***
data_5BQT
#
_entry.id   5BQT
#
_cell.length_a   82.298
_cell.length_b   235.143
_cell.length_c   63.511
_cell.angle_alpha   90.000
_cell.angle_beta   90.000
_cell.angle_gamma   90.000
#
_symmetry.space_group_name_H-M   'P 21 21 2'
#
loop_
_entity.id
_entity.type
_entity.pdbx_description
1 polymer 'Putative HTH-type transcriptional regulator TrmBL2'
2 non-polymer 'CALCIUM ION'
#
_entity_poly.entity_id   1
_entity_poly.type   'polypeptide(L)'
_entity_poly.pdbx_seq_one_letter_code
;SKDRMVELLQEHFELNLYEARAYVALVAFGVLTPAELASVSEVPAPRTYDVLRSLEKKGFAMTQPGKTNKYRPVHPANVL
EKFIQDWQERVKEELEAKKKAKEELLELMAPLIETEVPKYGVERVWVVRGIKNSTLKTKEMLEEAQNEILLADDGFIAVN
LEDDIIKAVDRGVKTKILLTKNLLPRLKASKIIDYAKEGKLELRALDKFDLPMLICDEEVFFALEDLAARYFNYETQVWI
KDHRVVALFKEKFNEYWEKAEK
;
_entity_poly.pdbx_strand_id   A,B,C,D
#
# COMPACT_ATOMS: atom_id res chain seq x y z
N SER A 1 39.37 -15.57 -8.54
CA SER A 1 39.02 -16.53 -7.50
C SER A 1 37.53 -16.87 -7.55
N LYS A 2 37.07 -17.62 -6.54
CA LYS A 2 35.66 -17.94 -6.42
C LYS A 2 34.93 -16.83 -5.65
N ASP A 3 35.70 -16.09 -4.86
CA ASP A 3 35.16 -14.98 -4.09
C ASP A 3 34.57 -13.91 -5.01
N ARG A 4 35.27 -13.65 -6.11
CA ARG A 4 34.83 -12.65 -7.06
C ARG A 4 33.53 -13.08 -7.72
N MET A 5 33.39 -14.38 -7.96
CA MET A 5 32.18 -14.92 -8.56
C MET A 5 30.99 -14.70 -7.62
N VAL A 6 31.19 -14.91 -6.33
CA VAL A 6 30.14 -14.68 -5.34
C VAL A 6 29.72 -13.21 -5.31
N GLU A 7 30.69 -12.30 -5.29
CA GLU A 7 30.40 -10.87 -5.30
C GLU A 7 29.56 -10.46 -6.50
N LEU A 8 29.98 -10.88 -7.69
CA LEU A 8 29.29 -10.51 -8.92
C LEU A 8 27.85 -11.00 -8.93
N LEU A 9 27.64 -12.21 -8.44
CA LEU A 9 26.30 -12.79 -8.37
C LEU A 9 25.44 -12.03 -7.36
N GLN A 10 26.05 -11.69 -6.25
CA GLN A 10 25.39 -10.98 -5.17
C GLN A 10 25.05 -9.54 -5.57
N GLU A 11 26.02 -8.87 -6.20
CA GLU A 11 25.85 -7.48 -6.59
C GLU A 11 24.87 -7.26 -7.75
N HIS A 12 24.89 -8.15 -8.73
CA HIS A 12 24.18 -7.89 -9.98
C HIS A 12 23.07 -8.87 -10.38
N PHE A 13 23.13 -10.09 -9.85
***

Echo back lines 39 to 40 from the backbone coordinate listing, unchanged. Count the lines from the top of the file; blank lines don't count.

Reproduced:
CA ASP A 3 35.16 -14.98 -4.09
C ASP A 3 34.57 -13.91 -5.01